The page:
Adobe Lightroom is probably the most preferred of all post processing tools out there. It is the fastest way to make some essential retouching to your photos and requires little to no training in order to get started. Adobe Lightroom happens to be my favorite post-processing tool (No, I don’t get anything for saying this). I prefer it over Photoshop for all my light retouching work. In this article I shall be discussing specifically about one particular feature – noise reduction in Lightroom and how you can effectively reduce a majority of noise in your images using nothing but the sliders in the Development module.
Before I begin I must mention that noise in digital photography is not the same thing as noise in film photography. Noise that you see in digital photography happens due to signal amplification. In other words when you pull the ISO to a higher number (especially when shooting in low light conditions) you are actually boosting the light sensitivity of the digital sensor so that it can amplify the signal. When you amplify a signal noise invariably creeps in. In signal transmission parlance this is known as static.
There is always some amount of noise in all your images, even at the lowest ISO setting and even when shooting in bright conditions. But the noise to signal ratio is so low that it is barely visible. When shooting in extremely low light situations the noise to signal ratio becomes high and thus noise becomes more and more visible, appearing like little specs of black spots.
You can reduce noise with most post processing software available in the market. The solution has the effect of blurring the image to some extent. There are different combinations of sliders that you can use to approach this problem. Let’s try our hand at some of these and find out how a typical image shot in low light reacts to attempts at noise reduction in Lightroom.
Here’s an image of a 2000 year old inscription shot inside a Jain Cave in the state of Orissa. The image was shot at ISO 320, which is not too high a number but there is some visible noise nevertheless. I had tweaked it before but will now reset it to show you how it looked SOOC.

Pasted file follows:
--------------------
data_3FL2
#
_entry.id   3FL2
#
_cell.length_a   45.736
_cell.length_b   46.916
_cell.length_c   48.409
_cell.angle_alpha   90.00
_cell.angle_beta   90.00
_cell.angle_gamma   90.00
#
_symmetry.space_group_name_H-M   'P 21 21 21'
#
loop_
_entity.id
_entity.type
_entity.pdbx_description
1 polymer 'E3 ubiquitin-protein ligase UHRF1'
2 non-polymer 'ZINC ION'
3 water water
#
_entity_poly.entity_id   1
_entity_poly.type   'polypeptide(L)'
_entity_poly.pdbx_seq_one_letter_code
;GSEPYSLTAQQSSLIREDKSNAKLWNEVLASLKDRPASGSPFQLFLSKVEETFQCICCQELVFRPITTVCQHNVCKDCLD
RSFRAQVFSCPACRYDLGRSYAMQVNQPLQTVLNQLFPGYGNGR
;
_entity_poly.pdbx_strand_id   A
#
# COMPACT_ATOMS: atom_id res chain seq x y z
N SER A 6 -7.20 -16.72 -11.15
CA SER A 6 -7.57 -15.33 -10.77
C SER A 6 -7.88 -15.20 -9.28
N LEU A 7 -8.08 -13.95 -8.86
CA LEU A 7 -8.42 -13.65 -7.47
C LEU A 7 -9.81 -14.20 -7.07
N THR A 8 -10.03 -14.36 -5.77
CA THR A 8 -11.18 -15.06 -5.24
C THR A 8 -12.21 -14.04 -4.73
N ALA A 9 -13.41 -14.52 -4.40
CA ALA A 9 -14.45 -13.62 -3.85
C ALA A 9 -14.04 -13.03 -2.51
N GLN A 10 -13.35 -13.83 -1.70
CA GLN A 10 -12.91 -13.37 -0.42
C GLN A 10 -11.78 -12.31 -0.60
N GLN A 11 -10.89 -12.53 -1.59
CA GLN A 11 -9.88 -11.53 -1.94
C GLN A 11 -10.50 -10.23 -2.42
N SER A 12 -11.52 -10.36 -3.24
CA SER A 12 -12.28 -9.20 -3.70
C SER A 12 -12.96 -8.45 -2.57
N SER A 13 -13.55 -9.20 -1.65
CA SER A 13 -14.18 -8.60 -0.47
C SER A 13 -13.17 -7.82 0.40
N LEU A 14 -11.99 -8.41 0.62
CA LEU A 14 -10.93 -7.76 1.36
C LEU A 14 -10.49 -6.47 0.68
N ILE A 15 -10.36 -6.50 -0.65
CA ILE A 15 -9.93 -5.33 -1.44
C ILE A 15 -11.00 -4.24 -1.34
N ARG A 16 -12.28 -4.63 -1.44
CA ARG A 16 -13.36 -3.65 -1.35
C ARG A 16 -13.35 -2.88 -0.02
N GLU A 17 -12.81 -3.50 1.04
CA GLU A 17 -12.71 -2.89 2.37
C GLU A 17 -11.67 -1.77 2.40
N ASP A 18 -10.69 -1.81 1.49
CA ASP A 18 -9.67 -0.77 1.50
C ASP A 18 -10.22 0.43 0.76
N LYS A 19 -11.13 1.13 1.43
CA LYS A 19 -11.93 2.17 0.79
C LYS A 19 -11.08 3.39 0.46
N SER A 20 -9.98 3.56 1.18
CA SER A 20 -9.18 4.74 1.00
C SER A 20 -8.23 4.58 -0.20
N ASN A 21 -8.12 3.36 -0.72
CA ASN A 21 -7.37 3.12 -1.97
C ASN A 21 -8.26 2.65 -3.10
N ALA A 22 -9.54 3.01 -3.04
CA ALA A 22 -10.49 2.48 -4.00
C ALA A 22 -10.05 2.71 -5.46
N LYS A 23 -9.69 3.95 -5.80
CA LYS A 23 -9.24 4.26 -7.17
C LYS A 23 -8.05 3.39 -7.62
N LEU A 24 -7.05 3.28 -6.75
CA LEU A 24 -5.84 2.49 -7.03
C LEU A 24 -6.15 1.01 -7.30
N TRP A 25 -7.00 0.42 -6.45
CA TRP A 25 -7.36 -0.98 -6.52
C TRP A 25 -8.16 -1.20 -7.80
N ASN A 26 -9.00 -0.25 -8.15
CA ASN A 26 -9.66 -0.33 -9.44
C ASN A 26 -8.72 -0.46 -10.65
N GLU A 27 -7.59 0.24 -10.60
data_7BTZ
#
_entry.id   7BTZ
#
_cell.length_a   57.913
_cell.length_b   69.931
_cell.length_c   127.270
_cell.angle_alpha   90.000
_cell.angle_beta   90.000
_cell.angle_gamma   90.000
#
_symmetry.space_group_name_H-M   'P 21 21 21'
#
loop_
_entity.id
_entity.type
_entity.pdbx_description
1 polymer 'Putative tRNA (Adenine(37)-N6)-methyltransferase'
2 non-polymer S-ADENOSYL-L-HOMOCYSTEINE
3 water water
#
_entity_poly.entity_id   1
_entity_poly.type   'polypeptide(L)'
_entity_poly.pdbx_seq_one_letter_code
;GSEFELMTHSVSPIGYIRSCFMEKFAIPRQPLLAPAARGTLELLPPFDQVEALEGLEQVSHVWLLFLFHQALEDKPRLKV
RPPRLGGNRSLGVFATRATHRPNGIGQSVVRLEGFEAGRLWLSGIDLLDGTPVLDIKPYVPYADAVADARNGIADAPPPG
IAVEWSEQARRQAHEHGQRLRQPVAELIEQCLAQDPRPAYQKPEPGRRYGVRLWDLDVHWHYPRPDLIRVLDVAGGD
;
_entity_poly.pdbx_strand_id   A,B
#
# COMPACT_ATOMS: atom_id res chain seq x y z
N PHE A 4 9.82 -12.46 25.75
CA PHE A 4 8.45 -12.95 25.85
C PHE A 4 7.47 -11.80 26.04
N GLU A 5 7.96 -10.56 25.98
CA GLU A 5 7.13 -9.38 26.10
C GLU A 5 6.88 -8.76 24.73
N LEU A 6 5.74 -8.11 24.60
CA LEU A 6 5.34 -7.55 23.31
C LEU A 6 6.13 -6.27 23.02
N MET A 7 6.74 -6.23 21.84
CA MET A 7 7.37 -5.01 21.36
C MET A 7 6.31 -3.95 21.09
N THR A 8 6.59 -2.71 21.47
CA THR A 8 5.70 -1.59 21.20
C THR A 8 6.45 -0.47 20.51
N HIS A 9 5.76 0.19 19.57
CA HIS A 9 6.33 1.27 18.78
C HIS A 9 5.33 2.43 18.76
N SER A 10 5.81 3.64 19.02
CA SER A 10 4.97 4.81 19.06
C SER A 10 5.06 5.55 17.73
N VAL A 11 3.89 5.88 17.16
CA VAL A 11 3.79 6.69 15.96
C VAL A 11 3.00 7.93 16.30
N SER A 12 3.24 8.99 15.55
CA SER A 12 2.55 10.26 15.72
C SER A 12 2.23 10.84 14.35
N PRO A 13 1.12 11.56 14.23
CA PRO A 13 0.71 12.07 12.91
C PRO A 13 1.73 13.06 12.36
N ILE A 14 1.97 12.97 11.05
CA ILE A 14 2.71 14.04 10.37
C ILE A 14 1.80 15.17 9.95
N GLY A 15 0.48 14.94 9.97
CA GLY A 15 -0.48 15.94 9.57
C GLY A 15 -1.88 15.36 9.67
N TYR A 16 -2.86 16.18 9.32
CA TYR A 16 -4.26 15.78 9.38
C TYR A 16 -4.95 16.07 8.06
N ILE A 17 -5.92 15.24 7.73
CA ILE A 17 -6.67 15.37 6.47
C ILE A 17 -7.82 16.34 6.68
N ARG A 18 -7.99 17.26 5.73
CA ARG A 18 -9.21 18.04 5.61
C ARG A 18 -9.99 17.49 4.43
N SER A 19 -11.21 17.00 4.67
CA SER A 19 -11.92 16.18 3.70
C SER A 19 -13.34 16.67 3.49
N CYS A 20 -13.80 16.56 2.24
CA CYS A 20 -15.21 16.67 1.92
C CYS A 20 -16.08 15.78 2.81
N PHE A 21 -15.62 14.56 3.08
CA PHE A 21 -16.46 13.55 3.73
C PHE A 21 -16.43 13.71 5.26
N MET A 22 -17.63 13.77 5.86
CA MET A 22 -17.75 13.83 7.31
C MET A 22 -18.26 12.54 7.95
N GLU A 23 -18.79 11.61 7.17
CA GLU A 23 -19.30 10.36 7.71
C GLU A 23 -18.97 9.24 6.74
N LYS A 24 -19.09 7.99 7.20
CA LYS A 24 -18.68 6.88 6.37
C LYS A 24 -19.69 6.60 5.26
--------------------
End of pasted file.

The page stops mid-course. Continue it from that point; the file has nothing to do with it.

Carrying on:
Here’s an enlargement which shows the inscriptions, which I must admit are barely visible. I must also admit that I was lazy not to bring my prime lens on this trip or the image would have been a lot sharper. But let’s see if we can salvage some details out of it.
Let’s first start with the usual workflow. Profile set to Camera Standard, Enable Profile Corrections and Remove Chromatic Aberrations. Next, Color Temperature was reduced to around 4500. The rock edifice and the entire area was less warm in color when I saw it with my naked eyes and I have tried to emulate the same feel in the image. This is how it looks like after the initial corrections.
Now let’s go straight to image sharpening. Sharpening makes the inscriptions a bit more prominent bringing out more detail. But with detail now there are also a lot of artefacts and noise introduced to the image as well.
To eliminate these I will now use the Noise Reduction feature that is built-in to Lightroom. I have dragged the Luminance slider about three quarters to the right. The idea is to find a point of balance between detail and image noise.
In certain cases pulling the Blacks and Shadows slider under Basic also helps to reduce noise.
And this is a quick before and after comparison:
I leave you with the final edited image here:
There are easier ways to get noise eliminated from your images. All you have to do is hire one of the many professional photo editors and re-touchers on Phowd.com.
Latest posts by Rajib Mukherjee (see all)
- Pricing Yourself – How Much to Charge as a Wedding Photographer? - February 23, 2017
- Advantage Of Shooting Film In The Digital Age - October 9, 2016
- Getting Started in Low Light Photography - October 3, 2016